=============================================================== From: Tom Wilson ------------------------------------------------------ Well, I should have remembered it too as we had the problem before so don't feel bad. As for dumb programming mistakes, I can recall making several when I patched the PCDS Linux kernel to get around an NVidia NForce issue. Several "Der de der" moments happened with Broadcom support too. * The most important lesson I learned from forking and maintaining a Linux distro is - Don't. *

=============================================================== From: Ed King ------------------------------------------------------ yes it hurts to loose a customer... so I'd like to know what others do to ensure quality I consider myself a pretty good programmer and a pretty good supervisor/mentor (I've made better programmers out of non-programmers than some of the "programmers" that I've hired/fired [or TRIED to fire, but don't get me started on that cause it makes the veins in my head pop out]). Anyway, as Mike implied in an earlier email in this thread, its impossible for a supervisor to look at every line of code that is written... hell, if we had time to do that, then why would we need to hire anyone else?! Anyway, I know this thread is off topic but where else can I go to ask for advice on such things (I assume there are plenty of supervisors on this list). I'd like to know what other supervisors do to ensure quality, given that its impossible to look at every line of code that is written? I don't believe in automated unit tests written by the same programmers who wrote the code. We have a carbon based software tester on site, but again, she can't catch every possible bug. example: I was recently made aware of a very illogical "bug" in some code that was written (not by anyone on my team, cause we'd know better) a little more than a year ago. The bad code went unnoticed because it only gets triggered by a rare event... and that event got triggered recently. So I dig thru 7 layers of OO mess and finally find the offending code, and I'm amazed at its obviously wrongfulness, but like I said... who has time to read every line of code that is written? I sure don't. now, back to my craigslist search... ----- Original Message ---- From: Mike Harrison To: Ed King Cc: Mike Harrison ; CHUGALUG Sent: Thu, August 2, 2012 9:40:12 AM Subject: Re: [Chugalug] Second Site is Hiring!!!!! your Our customers do.. which is close enough, and yes, It's my fault..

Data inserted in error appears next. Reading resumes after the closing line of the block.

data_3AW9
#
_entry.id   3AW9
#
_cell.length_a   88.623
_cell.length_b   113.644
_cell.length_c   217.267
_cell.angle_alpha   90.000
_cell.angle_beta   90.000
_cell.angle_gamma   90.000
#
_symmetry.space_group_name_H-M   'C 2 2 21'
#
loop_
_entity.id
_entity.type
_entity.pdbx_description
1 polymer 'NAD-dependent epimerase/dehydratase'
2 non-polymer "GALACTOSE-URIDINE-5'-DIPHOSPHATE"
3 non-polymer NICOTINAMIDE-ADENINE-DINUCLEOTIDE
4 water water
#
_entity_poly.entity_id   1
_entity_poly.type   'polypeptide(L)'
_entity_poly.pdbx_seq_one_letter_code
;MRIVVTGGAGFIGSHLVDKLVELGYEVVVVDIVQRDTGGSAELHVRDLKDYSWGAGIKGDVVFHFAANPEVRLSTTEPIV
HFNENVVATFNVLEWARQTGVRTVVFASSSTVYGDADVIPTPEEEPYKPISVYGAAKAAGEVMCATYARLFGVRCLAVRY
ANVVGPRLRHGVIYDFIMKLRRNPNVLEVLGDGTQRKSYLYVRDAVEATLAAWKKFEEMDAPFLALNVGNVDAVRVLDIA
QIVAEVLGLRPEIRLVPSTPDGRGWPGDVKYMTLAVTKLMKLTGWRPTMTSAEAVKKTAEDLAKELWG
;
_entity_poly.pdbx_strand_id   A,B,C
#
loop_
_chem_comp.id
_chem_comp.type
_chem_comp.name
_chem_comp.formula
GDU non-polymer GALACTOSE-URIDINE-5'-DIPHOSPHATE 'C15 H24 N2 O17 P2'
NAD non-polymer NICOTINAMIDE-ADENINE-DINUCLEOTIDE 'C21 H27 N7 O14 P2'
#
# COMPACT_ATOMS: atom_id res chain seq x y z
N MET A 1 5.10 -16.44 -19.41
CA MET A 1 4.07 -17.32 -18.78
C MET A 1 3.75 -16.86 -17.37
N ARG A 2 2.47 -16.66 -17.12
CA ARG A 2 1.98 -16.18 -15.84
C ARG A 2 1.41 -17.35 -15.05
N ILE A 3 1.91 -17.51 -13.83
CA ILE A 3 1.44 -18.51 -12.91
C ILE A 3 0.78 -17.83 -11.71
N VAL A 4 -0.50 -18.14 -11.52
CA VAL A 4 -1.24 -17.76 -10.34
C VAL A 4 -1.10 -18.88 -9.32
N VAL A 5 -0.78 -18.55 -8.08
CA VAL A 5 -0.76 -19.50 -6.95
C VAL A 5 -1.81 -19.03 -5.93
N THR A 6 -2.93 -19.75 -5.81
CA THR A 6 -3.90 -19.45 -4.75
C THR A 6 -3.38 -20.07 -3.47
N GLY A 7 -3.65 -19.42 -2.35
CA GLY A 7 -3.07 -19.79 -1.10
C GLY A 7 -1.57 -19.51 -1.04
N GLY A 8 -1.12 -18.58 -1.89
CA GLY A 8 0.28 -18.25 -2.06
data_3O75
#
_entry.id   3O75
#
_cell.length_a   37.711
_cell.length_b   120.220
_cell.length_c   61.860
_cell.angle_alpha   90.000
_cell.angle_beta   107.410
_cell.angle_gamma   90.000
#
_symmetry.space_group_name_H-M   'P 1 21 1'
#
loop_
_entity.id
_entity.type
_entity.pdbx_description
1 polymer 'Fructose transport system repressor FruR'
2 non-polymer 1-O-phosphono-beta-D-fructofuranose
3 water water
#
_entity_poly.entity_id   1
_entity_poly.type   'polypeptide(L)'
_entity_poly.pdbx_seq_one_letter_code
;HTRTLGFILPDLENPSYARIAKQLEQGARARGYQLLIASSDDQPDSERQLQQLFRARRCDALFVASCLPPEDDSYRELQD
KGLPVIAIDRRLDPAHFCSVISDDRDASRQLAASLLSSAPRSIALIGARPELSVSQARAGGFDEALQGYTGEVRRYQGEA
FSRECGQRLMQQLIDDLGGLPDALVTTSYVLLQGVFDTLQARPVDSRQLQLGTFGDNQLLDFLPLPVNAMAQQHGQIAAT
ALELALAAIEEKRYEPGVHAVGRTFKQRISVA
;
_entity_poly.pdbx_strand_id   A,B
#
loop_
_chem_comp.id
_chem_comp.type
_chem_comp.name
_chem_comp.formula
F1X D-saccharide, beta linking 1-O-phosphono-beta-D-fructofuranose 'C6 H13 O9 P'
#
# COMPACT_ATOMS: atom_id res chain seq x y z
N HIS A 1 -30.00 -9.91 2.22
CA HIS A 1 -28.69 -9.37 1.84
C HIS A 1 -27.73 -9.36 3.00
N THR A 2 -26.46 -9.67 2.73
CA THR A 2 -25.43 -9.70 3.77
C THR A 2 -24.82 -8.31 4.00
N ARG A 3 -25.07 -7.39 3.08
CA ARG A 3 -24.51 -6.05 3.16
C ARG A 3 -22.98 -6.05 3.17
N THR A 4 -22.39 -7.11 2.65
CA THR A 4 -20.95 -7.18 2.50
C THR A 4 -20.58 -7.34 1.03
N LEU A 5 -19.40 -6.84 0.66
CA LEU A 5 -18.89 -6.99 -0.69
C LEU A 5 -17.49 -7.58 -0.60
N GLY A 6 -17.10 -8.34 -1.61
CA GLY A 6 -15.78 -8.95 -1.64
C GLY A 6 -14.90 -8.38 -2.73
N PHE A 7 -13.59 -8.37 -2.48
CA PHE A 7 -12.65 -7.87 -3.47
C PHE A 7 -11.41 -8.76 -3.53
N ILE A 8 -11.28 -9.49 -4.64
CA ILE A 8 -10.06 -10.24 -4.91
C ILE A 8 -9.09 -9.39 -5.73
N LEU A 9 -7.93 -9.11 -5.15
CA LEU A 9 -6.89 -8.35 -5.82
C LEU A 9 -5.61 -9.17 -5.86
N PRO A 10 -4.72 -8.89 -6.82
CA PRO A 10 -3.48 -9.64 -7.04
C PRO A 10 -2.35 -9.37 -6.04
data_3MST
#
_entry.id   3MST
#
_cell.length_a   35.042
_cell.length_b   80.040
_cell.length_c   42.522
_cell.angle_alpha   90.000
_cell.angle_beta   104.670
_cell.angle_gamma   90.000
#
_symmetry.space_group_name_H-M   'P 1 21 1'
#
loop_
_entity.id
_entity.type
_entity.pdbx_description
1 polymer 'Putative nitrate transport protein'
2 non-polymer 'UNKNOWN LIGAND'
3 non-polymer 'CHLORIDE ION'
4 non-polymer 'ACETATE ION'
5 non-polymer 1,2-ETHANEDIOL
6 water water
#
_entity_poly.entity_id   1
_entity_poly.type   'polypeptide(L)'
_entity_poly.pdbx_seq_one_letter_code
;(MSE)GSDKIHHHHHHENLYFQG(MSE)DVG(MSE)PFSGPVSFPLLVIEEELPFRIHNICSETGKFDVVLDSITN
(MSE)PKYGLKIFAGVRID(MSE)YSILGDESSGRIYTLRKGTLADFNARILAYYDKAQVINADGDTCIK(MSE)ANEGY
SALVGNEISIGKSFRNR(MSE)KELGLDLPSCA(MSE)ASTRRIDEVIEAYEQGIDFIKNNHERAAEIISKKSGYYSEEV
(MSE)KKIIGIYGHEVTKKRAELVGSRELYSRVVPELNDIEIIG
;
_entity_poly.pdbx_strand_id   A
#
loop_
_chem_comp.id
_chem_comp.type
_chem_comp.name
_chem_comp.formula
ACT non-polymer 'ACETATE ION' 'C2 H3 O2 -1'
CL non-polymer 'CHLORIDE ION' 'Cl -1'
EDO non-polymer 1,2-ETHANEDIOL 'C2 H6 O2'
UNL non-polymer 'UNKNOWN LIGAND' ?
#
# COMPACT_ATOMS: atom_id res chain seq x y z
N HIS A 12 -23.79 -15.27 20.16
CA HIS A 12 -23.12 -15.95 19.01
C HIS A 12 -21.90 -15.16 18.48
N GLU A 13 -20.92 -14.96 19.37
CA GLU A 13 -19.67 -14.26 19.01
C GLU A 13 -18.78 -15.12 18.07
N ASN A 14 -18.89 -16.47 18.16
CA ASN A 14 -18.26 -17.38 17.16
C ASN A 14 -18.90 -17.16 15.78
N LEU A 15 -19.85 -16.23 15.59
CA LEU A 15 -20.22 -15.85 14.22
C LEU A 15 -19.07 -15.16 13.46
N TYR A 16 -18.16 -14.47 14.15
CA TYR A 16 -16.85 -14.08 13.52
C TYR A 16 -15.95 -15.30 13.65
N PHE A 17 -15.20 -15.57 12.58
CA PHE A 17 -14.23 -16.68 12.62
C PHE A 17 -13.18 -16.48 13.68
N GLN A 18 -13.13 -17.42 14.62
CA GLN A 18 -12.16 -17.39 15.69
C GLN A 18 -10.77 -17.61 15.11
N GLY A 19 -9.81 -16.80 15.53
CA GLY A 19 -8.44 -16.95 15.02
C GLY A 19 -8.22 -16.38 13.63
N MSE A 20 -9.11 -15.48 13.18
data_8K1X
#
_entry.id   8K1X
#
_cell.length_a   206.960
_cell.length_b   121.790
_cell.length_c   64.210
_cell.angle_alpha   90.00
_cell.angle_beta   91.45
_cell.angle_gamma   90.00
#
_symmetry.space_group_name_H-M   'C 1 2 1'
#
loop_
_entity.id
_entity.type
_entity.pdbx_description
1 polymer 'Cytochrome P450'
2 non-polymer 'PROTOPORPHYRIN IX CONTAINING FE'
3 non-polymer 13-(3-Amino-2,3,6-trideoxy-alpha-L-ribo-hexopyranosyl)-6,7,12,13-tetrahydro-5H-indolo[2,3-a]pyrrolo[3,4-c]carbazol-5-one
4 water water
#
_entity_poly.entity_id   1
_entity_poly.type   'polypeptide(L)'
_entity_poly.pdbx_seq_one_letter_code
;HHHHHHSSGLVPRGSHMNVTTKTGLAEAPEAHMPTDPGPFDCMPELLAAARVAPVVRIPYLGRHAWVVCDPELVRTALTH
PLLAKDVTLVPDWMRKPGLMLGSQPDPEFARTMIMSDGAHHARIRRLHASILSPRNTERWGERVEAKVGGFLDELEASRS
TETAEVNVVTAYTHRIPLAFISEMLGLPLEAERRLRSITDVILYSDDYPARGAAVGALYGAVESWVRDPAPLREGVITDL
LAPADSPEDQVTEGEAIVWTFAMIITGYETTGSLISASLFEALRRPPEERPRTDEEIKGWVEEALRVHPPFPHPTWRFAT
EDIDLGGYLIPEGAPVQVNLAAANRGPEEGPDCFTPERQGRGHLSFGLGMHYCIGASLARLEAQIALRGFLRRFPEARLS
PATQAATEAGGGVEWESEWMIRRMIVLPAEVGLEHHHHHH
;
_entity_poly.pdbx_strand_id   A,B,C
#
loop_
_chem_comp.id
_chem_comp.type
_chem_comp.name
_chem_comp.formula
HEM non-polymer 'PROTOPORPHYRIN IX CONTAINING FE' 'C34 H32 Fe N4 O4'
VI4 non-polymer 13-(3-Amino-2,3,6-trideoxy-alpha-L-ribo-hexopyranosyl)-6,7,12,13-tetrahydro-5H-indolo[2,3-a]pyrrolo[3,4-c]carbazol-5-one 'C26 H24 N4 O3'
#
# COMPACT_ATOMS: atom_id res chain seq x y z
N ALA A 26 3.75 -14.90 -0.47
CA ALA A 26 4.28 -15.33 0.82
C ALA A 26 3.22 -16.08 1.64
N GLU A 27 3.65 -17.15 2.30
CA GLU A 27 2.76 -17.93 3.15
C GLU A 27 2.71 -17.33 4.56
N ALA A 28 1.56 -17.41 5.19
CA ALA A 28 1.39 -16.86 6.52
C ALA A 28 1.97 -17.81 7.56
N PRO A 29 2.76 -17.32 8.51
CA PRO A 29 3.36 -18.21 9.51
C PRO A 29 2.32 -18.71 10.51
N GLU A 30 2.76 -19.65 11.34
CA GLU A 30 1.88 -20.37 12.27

=============================================================== From: Stephen Haywood ------------------------------------------------------ You could have an outside company do a code audit. Veracode comes to mind. Also, there are open source code analysis tools:

=============================================================== From: Ed King ------------------------------------------------------ can an outside auditor or analysis tool ever be able to catch business rule implementation errors? seems like the time/money spent on training outside auditors on business rules would be better spent towards training or (gasp!) incentives that would make the in-house programming staff want to do a better job. BTW, a slice of pizza every year ain't exactly what I'd call incentive. now back to my youtube search...

=============================================================== From: Jason Brown ------------------------------------------------------ I haven't used this yet, but been thinking of doing some trial runs: Behavior Driven Development --Jason

=============================================================== From: Ed King ------------------------------------------------------ it's agile based... boo... hiss ;-) if the "unit test" is written by the same programmer who incorrectly coded the business rule, I can see how the test would pass, but the logic be just as wrong as ever. now back to my facebook...

=============================================================== From: rdflowers ------------------------------------------------------ ----- Message from --------- Date: Thu, 2 Aug 2012 12:33:01 -0400 From: Stephen Haywood Reply-To: CHUGALUG Subject: Re: [Chugalug] Second Site is Hiring!!!!! To: CHUGALUG

=============================================================== From: Mike Harrison ------------------------------------------------------ It's a whole lot more on topic than many things on this list, Have we hijacked the thread enough yet? My first comment is: Just because it passes a unit test, under very speciifc conditions, does not make it sane coding. My second comment is: I'm a crap programmer, admittedly. But I pound, hammer and duct tape stuff that works, in the real world, in extremely poor conditions. (the network I am installing on in Benin has no DNS, and sometimes 1 to 3 second sporadic pings..between locations.)

=============================================================== From: Mike Harrison ------------------------------------------------------

=============================================================== From: Dee Holtsclaw ------------------------------------------------------

=============================================================== From: Dan Lyke ------------------------------------------------------ On Thu, 2 Aug 2012 09:17:03 -0700 (PDT) Ed King wrote: Code reviews. At the simplest level, a second party's initials accompany *all* version control check-ins. And make it clear that that isn't a "yeah, I trust my coworker", but a "I've looked at every line in the diff, understand it, and think it's necessary". My current gig doesn't do this and it drives me nuts. It doesn't actually take that much more time to pull another coder in to look at the check-in, it means the first coder gives that much more attention to it before asking for a review, and it means you've got two people who understand the code. Dan